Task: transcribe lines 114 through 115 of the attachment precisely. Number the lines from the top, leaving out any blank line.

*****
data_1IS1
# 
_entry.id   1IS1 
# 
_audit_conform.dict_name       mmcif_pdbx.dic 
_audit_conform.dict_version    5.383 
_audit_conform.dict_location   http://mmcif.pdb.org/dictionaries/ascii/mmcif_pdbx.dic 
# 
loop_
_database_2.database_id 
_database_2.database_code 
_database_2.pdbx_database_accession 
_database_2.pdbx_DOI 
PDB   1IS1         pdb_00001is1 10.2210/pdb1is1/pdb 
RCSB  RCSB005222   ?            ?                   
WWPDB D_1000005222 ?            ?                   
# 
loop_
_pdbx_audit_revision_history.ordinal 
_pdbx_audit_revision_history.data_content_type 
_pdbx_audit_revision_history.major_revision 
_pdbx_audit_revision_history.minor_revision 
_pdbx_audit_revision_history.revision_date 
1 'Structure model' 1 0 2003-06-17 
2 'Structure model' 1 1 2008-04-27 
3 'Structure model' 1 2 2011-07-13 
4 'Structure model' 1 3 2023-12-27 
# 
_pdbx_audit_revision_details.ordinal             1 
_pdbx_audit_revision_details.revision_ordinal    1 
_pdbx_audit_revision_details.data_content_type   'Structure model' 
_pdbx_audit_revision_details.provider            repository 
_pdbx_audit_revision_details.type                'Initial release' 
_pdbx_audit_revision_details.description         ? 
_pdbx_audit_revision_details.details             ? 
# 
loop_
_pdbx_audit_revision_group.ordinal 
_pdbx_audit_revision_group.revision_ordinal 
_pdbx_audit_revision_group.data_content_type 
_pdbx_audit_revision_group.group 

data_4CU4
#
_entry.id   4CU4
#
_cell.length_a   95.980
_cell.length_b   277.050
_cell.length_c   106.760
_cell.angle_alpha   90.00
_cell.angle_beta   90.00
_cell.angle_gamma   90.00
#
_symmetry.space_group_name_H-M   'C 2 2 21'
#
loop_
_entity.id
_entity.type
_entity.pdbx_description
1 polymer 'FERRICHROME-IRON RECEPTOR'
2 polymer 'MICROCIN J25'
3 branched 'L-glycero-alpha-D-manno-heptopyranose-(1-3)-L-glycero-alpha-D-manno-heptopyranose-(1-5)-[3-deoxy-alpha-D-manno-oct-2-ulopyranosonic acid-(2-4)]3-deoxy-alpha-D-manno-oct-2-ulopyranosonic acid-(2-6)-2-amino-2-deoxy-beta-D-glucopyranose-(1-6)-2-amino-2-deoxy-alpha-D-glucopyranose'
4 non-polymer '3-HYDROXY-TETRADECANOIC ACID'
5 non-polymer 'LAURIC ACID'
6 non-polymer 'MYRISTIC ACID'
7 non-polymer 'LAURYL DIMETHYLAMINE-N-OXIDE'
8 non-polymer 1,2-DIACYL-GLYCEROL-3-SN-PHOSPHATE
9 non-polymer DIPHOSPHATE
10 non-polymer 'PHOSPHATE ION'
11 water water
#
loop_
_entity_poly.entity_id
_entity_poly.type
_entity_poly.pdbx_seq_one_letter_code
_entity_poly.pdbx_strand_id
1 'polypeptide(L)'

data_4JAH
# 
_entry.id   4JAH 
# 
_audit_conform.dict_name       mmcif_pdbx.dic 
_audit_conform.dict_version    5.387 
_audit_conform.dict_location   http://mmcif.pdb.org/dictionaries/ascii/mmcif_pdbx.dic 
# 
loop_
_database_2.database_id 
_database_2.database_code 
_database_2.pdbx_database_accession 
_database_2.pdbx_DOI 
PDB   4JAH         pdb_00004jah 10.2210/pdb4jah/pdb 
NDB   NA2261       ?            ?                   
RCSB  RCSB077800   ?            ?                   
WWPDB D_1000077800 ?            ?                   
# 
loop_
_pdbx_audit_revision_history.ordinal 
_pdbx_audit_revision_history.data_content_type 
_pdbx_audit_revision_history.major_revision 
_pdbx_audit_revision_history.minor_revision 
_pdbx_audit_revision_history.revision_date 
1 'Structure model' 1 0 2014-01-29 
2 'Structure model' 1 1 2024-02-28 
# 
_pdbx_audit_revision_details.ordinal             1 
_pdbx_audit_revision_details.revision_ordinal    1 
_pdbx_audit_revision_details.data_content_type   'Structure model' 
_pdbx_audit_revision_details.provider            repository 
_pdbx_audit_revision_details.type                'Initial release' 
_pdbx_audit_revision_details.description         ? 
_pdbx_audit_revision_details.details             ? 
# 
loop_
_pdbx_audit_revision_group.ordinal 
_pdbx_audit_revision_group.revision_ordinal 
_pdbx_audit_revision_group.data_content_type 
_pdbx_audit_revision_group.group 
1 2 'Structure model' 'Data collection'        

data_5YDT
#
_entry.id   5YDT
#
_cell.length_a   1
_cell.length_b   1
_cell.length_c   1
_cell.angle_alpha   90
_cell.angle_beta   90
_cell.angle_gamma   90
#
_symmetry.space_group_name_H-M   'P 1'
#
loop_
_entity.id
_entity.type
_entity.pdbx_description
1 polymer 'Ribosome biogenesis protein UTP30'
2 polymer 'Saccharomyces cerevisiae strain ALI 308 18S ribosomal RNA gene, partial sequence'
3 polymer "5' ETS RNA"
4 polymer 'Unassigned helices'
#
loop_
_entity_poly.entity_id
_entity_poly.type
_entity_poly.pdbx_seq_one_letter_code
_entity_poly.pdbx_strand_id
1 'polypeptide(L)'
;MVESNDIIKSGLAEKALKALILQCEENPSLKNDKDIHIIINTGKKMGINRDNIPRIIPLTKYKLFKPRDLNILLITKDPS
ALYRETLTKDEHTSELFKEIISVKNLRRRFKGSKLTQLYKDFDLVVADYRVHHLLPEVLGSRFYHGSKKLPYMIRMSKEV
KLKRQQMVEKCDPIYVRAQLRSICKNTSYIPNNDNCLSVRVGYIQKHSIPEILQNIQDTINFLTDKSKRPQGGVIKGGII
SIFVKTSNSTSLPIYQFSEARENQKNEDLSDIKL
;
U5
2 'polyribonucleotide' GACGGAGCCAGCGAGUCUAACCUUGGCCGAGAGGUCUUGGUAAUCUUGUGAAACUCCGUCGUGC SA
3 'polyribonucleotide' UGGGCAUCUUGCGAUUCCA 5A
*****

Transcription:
_pdbx_audit_revision_group.revision_ordinal 
_pdbx_audit_revision_group.data_content_type 